BUT THAT'S NOT ALL!
When they started the experiment in 1994, they measured the carbon content of the soil. They did it again in 2004, and found that in each hectare, there was an additional 4000kg of carbon in the soil. Yes, friends and neighbors, this stuff sequesters carbon. And remember, they were burning off the tops of the plants, all the carbon that was in the stems and leaves was burned back into the atmosphere, just like what would happen if the plants were harvested, converted to biofuel and burned. Just without the intervening steps.
So, how does it work? Why is it so damn cheap to make it this way? Simple : Entropy rules. You can maintain an ordered state, but it will cost you a good deal of energy, and that's what traditional monoculture agriculture is. Weeds creep in, pests eat the crops, plants die and compete for resources. The ordered state of the farm is constantly under attack, and the farmer has to expend vast quantities of energy to keep entropy at bay. For making foodstuffs, this is necessary and good. If you let chaos reign, the natural progression of the ecosystem will take over and the foodstuffs will be gone in no time. But this doesn't happen in the wild. In a grassland (or any ecosystem), there is a balance, a dynamic equilibrium that will act to maintain itself. Polyculture systems simply capitalize on this concept. A Fischer-Tropsch reaction doesn't care if the carbon in the chamber comes from soybeans, corn, switchgrass, or coal. A coal furnace cares even less. So, you can grow a mixture of hardy crap plants, the kind of plants you try to stave off in the monoculture you have growing in your front yard. You can even throw in the bugs that are sitting on the plants at harvest time.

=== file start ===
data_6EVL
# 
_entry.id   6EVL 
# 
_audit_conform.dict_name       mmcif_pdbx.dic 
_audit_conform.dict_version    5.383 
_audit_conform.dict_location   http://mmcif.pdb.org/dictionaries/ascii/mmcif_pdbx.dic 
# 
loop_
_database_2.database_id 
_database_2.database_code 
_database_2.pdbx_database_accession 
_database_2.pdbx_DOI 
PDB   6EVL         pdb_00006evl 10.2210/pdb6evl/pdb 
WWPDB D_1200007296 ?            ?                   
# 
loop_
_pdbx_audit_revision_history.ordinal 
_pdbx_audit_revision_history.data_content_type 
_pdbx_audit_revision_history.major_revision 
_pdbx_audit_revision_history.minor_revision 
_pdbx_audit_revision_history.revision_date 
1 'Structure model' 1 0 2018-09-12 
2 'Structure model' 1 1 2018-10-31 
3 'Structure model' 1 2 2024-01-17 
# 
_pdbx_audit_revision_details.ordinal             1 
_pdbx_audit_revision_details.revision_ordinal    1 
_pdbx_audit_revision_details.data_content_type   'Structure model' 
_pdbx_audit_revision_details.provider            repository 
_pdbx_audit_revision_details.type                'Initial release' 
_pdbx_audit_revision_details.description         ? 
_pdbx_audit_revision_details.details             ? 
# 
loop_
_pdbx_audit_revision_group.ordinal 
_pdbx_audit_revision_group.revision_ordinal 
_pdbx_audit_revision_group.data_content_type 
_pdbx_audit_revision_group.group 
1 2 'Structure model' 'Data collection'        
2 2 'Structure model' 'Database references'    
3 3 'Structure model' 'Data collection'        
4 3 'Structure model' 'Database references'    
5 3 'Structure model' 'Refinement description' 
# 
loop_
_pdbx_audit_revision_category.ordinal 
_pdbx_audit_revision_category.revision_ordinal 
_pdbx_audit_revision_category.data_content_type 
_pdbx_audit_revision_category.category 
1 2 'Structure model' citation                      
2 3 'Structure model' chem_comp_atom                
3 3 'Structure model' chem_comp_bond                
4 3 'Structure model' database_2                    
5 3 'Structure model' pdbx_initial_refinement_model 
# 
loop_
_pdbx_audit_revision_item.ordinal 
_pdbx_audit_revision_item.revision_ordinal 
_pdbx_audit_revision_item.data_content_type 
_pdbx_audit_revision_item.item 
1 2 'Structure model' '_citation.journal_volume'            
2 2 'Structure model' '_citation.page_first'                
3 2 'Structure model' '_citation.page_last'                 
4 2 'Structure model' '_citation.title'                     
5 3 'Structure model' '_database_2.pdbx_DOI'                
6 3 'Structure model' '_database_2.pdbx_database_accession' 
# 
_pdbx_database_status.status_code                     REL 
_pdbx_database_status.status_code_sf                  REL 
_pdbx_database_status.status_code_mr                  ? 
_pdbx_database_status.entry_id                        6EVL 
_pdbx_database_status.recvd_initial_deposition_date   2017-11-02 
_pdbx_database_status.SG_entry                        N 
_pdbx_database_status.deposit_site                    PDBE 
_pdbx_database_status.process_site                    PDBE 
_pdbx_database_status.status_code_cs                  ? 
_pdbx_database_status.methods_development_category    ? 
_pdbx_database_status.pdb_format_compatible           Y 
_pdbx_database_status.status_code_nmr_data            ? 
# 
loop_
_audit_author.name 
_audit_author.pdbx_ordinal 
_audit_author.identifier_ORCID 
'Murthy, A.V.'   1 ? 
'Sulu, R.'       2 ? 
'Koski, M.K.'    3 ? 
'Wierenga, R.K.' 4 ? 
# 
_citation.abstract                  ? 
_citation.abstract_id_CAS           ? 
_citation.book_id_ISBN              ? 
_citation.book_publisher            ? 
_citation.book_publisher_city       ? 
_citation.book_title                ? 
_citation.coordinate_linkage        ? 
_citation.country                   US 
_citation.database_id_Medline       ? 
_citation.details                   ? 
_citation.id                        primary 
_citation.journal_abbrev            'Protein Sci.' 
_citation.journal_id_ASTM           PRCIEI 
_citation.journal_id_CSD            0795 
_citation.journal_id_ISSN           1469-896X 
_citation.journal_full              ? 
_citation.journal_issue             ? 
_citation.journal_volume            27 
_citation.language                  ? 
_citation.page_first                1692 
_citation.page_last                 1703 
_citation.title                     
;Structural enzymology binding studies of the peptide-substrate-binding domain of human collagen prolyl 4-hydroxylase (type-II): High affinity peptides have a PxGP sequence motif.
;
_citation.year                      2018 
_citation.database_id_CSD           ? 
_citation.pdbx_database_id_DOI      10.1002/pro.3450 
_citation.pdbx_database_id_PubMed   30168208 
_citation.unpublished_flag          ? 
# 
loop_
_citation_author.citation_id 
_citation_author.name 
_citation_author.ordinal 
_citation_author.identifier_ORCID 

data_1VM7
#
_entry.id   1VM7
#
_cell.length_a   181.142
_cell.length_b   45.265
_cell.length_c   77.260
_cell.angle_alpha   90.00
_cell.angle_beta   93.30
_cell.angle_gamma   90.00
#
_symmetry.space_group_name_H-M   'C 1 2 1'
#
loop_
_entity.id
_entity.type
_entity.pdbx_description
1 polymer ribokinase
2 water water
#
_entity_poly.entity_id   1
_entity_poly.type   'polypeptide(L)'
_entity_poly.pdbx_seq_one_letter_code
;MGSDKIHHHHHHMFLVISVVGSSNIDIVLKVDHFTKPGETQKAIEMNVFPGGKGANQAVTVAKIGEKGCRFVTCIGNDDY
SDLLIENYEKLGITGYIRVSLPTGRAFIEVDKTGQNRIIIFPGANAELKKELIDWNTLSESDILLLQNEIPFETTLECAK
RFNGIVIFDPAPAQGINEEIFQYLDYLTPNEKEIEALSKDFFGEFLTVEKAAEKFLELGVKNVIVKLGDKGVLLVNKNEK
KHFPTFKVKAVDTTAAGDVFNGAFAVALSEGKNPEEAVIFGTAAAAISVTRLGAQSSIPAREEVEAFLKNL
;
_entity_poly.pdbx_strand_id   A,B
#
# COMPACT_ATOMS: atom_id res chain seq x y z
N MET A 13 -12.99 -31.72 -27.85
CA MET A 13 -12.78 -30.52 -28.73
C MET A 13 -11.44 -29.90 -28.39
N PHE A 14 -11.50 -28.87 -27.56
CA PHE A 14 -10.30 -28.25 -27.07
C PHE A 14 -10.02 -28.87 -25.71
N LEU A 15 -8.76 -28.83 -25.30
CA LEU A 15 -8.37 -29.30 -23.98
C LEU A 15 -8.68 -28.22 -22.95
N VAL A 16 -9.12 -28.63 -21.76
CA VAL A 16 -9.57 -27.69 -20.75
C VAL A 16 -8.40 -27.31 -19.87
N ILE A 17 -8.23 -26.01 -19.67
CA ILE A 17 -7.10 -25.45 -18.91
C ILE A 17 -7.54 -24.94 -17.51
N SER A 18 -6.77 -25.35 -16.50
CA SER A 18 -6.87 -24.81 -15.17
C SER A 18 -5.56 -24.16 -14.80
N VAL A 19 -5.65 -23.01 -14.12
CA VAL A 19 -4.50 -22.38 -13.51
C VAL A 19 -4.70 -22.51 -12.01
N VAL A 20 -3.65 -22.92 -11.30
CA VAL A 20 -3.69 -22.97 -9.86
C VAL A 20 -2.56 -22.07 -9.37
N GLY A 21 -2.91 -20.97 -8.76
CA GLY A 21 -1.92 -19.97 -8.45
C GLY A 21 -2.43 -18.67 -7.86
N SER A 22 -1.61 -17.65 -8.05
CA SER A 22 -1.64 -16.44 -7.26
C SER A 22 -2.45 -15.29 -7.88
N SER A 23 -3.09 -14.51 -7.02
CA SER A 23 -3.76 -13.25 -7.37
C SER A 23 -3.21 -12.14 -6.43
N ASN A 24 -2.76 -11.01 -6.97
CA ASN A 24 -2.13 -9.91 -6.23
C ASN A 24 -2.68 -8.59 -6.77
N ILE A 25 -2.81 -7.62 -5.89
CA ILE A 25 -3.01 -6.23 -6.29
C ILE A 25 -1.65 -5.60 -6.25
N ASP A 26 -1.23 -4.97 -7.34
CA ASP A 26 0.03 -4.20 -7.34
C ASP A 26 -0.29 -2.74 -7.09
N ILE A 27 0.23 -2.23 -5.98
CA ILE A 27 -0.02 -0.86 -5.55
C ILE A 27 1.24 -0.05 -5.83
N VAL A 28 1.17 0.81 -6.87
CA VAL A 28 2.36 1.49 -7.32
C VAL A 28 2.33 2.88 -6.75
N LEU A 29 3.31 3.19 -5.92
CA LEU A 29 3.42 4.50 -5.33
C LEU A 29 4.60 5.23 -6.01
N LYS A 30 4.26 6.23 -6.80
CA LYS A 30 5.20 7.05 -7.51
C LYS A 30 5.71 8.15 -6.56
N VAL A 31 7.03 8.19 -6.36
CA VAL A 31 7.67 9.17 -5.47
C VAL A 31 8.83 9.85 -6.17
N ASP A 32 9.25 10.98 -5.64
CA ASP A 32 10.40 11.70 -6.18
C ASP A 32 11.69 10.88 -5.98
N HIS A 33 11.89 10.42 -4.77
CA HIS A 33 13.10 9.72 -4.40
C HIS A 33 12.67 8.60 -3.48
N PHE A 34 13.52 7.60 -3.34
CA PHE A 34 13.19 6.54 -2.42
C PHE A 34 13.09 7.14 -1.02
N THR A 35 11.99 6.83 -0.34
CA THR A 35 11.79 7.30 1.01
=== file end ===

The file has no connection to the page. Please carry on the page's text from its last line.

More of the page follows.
Basically, you have an artificial ecosystem. Who needs fertilizer when you can put in legumes, which fix nitrogen right out of the atmosphere? Who needs pesticides when the plants themselves have been fighting the same parasites and herbivores for the past few million years? Who needs herbicides in a weed garden? Who needs to irrigate when you can plant grasses that are adapted to the normal precipitation in the region?
But is this practical? Can it be done? Let's run a few numbers.
Energy consumption on a national or global scale is measured in quads. One quad is 1 quadrillion BTUs, or about 1 billion GJ (1055055900, to be exact). The world uses about 421 quads each year (2003 data). This translates to 4.4 x 1011 GJ worldwide. Using the most efficient method, biohydrocarbon production, this requires 4.4 x 1011/28 ~ 1.6 x 1010 ha = 1.6 x 108 sq km of land. The world has a land area of 1.48 x 108 sq km. We're a bit short.
If every square inch of land was usable for this (which it's not), and was used for growing weeds, (which ain't gonna happen) we'd still be short by about 3.36 x 108GJ (0.31 quads).
OK, how about just using it as a supplement? Would that work?
By the above calculations, even if we assume we could get to soil in Antarctica, grow it in the Sahara, and harvest it in the Himalayas, we need about the same percentage of the Earth's land area as the supplement percentage. That is, if we supplement 10%, we must commit 10% of the Earth's land area to the cause. That's an area roughly equivalent to the entirety of the US and Mexico, plus about half of Canada.
But let's take it a step farther. About 15% of that 421 quads already comes from clean or renewable sources of energy like nuclear, wind, geothermal, etc. So to fulfill all of Earth's current needs, minus those sources, we have to supply 357 quads, requiring 1.36 x 108 square km. To hit the 10% target, now we just need all of the US, all of Mexico, and about a quarter of Canada.
Biofuels are not the answer. Unless, of course, you want to try the sea.